2.50
Hdl Handle:
http://hdl.handle.net/10755/160505
Type:
Presentation
Title:
Gender differences in the symptom experience of venous ulcer patients
Abstract:
Gender differences in the symptom experience of venous ulcer patients
Conference Sponsor:Midwest Nursing Research Society
Conference Year:2001
Author:Wipke-Tevis, Deidre
P.I. Institution Name:University of Missouri-Columbia
Contact Address:Sinclair School of Nursing, S329 Nursing Building, Columbia, MO, 65211, USA
Contact Telephone:573.884.8441
Venous ulcers are a challenging clinical problem with many associated symptoms that adversely effect a person's quality of life. The purpose of this study was to describe the gender differences in the symptom experience and symptom outcomes of persons living with a venous ulcer. A semi-structured interview guide was developed and administered to 32 adults (18 men:14 women). Two research questions were asked: 1) What symptoms do you have related to your leg ulcer?, and 2) What lifestyle changes have been caused by your leg ulcer? Using qualitative, content analysis, co-investigators independently identified categories and sub-themes. Five major symptoms were reported: pain and discomfort, mood changes, sleep disturbances, fatigue, and itching. Three major symptom outcomes were identified regarding lifestyle changes: functional status, quality of life, and cost. Pain, the most common symptom, adversely affected both functional status and quality of life. Men were more likely to report mood changes, being unable to work, and decreased recreational activities. Women expressed more concerns about their body image and cosmetic appearance, not being able to carry out household chores, and increased pain with leg elevation. Additional research is needed to examine the self-management strategies utilized by persons living with a venous ulcer.
Repository Posting Date:
26-Oct-2011
Date of Publication:
17-Oct-2011
Sponsors:
Midwest Nursing Research Society

Full metadata record

DC FieldValue Language
dc.typePresentationen_GB
dc.titleGender differences in the symptom experience of venous ulcer patientsen_GB
dc.identifier.urihttp://hdl.handle.net/10755/160505-
dc.description.abstract<table><tr><td colspan="2" class="item-title">Gender differences in the symptom experience of venous ulcer patients</td></tr><tr class="item-sponsor"><td class="label">Conference Sponsor:</td><td class="value">Midwest Nursing Research Society</td></tr><tr class="item-year"><td class="label">Conference Year:</td><td class="value">2001</td></tr><tr class="item-author"><td class="label">Author:</td><td class="value">Wipke-Tevis, Deidre</td></tr><tr class="item-institute"><td class="label">P.I. Institution Name:</td><td class="value">University of Missouri-Columbia</td></tr><tr class="item-address"><td class="label">Contact Address:</td><td class="value">Sinclair School of Nursing, S329 Nursing Building, Columbia, MO, 65211, USA</td></tr><tr class="item-phone"><td class="label">Contact Telephone:</td><td class="value">573.884.8441</td></tr><tr class="item-email"><td class="label">Email:</td><td class="value">Wipke-TevisD@health.missouri.e</td></tr><tr><td colspan="2" class="item-abstract">Venous ulcers are a challenging clinical problem with many associated symptoms that adversely effect a person's quality of life. The purpose of this study was to describe the gender differences in the symptom experience and symptom outcomes of persons living with a venous ulcer. A semi-structured interview guide was developed and administered to 32 adults (18 men:14 women). Two research questions were asked: 1) What symptoms do you have related to your leg ulcer?, and 2) What lifestyle changes have been caused by your leg ulcer? Using qualitative, content analysis, co-investigators independently identified categories and sub-themes. Five major symptoms were reported: pain and discomfort, mood changes, sleep disturbances, fatigue, and itching. Three major symptom outcomes were identified regarding lifestyle changes: functional status, quality of life, and cost. Pain, the most common symptom, adversely affected both functional status and quality of life. Men were more likely to report mood changes, being unable to work, and decreased recreational activities. Women expressed more concerns about their body image and cosmetic appearance, not being able to carry out household chores, and increased pain with leg elevation. Additional research is needed to examine the self-management strategies utilized by persons living with a venous ulcer.</td></tr></table>en_GB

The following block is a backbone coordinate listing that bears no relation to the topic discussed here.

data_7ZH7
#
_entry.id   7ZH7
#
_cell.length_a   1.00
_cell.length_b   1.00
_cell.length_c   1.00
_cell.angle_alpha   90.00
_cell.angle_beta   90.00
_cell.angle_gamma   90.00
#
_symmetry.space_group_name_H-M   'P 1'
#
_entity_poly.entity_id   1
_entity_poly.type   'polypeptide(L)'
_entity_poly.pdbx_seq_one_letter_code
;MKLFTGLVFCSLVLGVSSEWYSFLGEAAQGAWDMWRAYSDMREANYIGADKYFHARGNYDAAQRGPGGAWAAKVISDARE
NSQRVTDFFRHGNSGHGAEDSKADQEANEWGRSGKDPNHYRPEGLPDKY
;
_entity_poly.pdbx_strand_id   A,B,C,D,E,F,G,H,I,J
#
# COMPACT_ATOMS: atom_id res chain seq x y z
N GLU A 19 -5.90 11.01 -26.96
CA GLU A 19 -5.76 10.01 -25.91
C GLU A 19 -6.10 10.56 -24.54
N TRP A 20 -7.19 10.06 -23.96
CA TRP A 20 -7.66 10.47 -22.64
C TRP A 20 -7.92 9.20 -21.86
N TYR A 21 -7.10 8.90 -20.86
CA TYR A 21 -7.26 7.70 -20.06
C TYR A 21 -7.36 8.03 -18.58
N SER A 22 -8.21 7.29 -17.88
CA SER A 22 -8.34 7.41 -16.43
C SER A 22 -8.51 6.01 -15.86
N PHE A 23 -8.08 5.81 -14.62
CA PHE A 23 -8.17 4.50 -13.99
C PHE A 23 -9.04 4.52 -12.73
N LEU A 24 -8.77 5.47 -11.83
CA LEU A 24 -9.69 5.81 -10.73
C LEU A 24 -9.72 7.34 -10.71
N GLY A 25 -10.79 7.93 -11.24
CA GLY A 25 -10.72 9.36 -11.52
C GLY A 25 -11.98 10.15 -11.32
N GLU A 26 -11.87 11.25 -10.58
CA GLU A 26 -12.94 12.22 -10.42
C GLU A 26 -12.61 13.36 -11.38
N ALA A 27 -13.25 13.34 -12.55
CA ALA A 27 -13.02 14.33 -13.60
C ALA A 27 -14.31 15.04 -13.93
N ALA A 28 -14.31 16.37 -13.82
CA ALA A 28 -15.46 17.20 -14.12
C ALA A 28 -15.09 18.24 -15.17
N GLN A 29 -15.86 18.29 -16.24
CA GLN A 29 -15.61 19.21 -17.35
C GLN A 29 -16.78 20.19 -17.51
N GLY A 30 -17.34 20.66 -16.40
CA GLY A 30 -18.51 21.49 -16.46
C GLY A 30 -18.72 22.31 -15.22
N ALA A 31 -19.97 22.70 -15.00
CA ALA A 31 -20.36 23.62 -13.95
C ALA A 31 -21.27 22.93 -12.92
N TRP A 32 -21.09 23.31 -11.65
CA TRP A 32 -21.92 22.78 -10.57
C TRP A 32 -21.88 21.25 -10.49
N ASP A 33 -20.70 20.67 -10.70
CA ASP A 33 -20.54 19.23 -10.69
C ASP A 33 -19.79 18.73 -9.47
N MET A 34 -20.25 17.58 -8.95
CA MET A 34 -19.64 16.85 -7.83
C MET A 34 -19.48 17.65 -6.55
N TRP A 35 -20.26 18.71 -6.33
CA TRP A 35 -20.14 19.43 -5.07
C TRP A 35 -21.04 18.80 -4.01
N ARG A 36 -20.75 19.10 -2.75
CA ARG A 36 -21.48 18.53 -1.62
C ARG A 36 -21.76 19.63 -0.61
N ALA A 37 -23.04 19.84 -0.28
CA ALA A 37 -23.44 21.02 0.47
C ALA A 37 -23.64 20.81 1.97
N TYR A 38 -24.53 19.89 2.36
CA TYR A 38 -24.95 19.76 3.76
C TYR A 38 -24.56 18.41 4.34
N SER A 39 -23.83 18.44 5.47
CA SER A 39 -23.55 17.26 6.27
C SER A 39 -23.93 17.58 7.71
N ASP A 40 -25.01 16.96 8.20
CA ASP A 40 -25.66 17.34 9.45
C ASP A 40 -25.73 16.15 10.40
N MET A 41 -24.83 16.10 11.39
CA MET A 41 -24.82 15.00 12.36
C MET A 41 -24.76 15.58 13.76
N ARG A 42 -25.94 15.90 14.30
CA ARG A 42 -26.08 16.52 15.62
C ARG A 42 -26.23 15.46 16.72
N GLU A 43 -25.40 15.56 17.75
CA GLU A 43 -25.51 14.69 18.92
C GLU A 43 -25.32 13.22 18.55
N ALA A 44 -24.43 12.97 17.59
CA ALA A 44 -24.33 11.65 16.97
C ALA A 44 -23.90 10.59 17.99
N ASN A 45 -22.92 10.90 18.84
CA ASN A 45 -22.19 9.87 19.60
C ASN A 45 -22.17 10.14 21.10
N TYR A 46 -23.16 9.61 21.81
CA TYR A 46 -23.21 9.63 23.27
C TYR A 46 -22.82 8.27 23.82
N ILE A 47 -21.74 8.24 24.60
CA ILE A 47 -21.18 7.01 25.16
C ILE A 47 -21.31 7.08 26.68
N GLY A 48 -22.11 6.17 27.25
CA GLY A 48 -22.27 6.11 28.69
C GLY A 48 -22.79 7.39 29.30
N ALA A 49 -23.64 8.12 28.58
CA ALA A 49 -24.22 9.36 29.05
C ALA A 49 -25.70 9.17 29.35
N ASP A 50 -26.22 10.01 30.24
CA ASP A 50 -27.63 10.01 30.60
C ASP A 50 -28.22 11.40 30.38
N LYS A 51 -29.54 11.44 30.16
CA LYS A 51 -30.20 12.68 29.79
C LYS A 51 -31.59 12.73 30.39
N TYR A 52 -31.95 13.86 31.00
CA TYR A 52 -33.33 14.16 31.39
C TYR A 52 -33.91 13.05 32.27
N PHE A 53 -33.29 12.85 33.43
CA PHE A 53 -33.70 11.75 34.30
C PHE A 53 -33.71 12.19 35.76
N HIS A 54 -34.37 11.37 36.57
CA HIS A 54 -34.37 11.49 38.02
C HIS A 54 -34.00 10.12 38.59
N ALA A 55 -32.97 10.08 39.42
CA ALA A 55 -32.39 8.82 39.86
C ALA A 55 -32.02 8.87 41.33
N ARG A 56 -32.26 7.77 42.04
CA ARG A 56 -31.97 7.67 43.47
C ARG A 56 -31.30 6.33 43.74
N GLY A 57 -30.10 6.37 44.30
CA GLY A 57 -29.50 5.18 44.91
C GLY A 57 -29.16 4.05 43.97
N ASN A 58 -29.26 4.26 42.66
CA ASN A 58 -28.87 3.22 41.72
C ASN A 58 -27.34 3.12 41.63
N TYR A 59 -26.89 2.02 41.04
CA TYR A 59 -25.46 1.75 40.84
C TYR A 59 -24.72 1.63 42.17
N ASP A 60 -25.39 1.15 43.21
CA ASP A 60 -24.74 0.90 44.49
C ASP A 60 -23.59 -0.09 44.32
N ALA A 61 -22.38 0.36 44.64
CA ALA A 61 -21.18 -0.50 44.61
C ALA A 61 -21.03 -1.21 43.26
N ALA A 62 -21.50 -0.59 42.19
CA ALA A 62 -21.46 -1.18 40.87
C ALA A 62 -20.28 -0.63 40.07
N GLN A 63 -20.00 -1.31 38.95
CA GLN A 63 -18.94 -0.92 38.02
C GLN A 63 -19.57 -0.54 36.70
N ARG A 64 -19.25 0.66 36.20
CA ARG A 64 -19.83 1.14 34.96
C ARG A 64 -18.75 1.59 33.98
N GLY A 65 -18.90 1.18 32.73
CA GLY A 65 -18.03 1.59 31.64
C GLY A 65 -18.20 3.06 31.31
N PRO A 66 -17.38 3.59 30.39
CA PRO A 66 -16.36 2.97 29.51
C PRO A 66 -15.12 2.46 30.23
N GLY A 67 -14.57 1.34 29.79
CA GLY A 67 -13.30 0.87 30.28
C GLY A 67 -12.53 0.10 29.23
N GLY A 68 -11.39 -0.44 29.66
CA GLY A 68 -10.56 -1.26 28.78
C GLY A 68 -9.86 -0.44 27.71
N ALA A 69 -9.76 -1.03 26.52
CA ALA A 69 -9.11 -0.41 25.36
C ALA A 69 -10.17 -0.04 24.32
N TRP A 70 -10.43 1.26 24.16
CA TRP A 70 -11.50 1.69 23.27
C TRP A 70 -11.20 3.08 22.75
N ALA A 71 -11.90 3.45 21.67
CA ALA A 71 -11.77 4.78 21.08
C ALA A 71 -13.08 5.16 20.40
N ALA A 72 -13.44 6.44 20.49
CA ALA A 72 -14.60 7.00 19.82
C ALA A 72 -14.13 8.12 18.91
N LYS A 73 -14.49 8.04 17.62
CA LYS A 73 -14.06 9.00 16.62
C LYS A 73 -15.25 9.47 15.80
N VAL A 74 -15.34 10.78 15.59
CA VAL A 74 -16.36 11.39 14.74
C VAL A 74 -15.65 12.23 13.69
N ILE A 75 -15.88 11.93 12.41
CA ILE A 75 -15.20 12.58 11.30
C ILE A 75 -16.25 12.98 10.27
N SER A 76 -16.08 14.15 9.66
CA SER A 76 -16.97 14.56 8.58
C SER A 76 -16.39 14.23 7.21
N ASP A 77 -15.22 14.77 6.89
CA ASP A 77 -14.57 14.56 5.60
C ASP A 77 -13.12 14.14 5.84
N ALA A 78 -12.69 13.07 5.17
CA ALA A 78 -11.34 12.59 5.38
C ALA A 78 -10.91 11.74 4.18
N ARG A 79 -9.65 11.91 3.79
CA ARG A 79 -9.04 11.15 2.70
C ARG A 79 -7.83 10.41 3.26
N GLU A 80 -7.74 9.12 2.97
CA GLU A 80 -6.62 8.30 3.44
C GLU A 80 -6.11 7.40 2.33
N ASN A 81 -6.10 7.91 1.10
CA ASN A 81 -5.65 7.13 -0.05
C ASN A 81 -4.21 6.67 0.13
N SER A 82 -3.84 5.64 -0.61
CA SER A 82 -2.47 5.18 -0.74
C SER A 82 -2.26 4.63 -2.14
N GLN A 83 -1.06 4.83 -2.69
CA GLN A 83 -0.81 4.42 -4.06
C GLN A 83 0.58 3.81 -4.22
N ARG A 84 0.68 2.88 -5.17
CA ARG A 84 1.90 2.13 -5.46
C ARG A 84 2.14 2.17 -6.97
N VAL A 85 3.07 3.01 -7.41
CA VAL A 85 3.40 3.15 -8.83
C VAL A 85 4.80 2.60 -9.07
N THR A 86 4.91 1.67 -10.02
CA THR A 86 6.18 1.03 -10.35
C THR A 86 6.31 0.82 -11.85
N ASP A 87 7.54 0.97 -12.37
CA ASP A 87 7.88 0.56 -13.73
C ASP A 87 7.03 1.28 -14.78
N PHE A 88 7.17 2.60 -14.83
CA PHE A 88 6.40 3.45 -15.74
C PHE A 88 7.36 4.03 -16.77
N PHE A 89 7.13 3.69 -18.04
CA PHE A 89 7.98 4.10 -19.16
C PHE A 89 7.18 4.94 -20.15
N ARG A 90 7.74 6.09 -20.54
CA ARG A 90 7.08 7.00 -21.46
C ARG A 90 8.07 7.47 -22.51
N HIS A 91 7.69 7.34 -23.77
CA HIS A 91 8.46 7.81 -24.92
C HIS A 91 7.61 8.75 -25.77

dc.date.available2011-10-26T23:00:27Z-
dc.date.issued2011-10-17en_GB
dc.date.accessioned2011-10-26T23:00:27Z-
dc.description.sponsorshipMidwest Nursing Research Societyen_GB
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